Today was a day of really big social game news. Zynga announced that they're adding up to 1,000 servers a week sometimes to handle their every-increasing data load. AllFacebook published an article of ten mind-blowing (their words) statistics about social games claiming among other things that 50% of Facebook users play games and only log in in order to play games. Which, for 500 million users, is not bad at all.
So all is well then?
Actually, neither of these things is the big news. The really big news is a post on the Facebook blog from Jared Morgenstern about a platform change that is, at a stroke, likely to effectively end the last so-called viral channel on Facebook: Wall publishing.
Here's the key part of Jared's post:
"Previously, you've had the ability to hide an application story, or block it completely. Now, we're putting changes in place so game stories only post to your feed if you're playing them. This means people who play games can post stories to their Wall without worrying about overwhelming their friends who aren't playing, and people who don't play games won't see irrelevant stories in their feed for which they have no context."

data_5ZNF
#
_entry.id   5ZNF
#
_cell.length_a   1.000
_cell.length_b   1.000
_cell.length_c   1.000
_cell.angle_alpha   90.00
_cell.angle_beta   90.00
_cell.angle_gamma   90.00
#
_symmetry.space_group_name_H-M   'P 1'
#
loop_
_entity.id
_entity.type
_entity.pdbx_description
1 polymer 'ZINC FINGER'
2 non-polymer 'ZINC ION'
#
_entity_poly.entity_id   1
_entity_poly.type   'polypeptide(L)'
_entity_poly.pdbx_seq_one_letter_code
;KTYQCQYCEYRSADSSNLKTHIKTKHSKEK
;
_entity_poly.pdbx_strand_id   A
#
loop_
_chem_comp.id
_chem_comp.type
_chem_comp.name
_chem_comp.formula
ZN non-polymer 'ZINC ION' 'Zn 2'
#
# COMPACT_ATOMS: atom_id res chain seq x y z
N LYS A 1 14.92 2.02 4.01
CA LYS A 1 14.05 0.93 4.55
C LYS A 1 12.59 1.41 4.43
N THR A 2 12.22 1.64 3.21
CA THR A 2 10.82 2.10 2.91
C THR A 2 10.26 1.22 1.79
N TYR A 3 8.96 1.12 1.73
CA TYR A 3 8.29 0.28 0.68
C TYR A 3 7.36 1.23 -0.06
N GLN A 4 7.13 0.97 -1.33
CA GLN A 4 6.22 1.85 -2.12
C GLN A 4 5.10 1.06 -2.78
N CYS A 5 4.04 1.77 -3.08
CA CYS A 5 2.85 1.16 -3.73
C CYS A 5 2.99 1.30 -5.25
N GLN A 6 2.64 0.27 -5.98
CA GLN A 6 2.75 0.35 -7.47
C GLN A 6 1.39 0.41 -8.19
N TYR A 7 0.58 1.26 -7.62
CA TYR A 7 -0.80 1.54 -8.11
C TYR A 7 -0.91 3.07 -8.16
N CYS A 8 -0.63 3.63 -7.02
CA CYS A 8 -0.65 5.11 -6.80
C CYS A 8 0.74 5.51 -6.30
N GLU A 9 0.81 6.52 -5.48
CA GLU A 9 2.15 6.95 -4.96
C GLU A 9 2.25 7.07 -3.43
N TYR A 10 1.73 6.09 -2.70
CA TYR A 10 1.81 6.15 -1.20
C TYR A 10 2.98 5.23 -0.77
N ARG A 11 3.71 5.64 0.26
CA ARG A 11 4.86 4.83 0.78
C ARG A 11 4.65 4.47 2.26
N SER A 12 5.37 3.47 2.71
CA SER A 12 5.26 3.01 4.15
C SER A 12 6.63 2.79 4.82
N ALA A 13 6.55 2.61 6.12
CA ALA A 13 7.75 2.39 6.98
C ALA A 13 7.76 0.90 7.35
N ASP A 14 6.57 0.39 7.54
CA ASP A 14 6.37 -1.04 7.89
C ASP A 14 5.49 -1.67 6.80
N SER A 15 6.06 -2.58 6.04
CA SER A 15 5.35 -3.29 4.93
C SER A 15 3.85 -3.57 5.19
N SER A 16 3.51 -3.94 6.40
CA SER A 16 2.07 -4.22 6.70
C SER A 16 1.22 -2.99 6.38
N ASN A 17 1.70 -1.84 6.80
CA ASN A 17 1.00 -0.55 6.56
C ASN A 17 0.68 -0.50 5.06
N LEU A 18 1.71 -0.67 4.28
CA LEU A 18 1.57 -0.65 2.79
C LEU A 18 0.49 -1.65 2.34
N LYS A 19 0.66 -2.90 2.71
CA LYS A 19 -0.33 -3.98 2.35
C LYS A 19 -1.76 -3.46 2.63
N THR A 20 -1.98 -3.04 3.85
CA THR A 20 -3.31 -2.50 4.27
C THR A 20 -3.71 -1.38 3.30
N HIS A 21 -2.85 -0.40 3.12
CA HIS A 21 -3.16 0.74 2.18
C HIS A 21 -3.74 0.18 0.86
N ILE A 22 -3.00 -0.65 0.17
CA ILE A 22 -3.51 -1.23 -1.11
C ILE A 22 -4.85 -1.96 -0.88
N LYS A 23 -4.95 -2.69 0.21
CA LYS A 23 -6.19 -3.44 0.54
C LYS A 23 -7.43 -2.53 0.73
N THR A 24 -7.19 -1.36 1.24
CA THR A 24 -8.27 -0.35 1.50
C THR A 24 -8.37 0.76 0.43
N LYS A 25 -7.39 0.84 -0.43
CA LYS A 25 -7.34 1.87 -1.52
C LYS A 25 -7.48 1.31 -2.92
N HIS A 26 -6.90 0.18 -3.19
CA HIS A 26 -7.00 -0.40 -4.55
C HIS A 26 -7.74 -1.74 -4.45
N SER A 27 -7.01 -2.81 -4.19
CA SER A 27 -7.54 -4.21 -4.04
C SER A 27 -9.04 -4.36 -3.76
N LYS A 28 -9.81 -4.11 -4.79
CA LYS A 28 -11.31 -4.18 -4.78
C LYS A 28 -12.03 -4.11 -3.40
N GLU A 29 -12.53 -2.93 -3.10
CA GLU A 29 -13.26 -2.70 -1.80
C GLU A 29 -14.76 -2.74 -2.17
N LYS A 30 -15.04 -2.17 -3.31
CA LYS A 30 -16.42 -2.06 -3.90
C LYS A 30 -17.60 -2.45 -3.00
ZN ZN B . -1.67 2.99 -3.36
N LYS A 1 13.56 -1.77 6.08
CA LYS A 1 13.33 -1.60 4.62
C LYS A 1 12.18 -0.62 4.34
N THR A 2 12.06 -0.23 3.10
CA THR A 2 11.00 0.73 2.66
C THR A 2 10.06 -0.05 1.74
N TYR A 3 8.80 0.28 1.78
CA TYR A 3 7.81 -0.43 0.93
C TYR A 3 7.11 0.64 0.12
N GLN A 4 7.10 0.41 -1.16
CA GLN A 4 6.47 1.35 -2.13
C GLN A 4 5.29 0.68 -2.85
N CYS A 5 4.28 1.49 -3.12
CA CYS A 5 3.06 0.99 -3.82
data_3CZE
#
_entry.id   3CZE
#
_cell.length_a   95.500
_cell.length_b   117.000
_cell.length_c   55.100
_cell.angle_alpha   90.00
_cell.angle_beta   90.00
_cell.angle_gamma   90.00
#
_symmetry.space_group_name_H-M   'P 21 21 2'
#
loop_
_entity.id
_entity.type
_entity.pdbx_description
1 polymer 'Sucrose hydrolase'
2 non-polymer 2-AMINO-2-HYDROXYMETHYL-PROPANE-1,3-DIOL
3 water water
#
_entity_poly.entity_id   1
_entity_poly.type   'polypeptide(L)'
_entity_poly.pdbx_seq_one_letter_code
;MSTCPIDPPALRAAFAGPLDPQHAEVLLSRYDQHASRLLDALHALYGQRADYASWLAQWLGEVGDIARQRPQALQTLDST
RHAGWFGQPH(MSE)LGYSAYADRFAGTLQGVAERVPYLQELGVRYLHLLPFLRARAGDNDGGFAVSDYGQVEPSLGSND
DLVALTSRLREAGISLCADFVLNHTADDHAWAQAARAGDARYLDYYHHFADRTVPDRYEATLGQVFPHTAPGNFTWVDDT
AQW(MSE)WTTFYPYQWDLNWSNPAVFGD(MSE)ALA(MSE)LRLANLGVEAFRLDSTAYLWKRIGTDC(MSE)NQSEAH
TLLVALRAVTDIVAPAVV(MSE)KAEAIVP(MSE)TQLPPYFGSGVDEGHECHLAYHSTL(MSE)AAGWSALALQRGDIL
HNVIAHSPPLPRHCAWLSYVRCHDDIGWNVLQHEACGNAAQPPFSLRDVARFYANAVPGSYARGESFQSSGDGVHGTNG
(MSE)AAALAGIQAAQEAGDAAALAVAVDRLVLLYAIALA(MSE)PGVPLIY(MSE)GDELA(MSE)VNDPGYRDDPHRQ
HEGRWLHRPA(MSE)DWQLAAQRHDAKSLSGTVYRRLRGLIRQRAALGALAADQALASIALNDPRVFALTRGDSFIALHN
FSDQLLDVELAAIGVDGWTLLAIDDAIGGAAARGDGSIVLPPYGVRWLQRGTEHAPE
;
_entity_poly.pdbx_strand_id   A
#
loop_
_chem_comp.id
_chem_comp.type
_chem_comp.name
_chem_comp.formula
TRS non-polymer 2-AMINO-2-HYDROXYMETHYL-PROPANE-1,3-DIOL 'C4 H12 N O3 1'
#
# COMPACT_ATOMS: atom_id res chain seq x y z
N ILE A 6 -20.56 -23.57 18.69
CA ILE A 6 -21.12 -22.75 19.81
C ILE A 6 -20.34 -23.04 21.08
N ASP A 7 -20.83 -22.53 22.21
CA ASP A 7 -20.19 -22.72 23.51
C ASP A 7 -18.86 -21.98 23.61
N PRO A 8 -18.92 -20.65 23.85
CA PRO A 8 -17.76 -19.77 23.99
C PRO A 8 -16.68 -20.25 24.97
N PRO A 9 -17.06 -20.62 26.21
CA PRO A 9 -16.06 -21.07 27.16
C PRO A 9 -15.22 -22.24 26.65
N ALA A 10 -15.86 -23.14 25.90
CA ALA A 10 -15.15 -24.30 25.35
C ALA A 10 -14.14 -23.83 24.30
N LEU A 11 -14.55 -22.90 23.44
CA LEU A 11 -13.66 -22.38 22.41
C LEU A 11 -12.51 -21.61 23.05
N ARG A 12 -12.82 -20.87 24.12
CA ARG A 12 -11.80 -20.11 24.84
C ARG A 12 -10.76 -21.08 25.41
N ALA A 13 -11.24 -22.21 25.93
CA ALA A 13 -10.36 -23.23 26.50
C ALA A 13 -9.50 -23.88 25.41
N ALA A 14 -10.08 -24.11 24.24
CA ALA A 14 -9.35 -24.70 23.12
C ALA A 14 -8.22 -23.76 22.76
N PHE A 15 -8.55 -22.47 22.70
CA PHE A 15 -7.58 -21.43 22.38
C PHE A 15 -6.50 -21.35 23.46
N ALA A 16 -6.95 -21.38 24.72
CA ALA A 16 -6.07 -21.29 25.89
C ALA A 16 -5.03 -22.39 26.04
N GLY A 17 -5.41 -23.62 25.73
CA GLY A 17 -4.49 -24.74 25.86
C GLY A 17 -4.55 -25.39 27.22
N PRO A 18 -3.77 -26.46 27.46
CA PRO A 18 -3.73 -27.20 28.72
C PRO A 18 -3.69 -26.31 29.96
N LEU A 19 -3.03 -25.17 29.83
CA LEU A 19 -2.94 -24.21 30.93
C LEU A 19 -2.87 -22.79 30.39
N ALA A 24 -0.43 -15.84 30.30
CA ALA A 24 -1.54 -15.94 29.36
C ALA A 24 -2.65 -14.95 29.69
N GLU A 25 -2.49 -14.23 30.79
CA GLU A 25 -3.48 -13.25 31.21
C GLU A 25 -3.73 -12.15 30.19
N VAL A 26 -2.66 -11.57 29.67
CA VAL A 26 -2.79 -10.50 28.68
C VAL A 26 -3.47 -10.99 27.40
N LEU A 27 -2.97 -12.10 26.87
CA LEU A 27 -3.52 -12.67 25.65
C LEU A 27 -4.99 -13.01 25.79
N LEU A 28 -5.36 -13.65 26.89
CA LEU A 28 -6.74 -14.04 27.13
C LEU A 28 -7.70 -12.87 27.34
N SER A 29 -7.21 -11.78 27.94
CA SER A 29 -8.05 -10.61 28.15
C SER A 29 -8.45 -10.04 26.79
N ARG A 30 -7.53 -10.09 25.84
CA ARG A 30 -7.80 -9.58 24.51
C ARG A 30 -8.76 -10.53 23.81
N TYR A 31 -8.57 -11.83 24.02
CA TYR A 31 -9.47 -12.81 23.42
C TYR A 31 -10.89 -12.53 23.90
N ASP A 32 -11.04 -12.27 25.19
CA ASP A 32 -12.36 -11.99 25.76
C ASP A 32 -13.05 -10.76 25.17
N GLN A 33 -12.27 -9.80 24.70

Here's what this basically means: Uh-oh.
In a widely-read article last year called Zynga and the End of the Beginning, I outlined why the social game industry had grown to a huge size so quickly, but also how the use of viral channels had led to user dissatisfaction. I talked about the drivers of why players play games, player uptake and so on.
My conclusion at the time was that unless social game developers started to really do something about the quality of their content and worked hard to over-deliver on the value of their games, they would be stuck and possibly even start trending downward.
Nine months later, with big news hanging in the air, how are things working out?
The Lack of Growth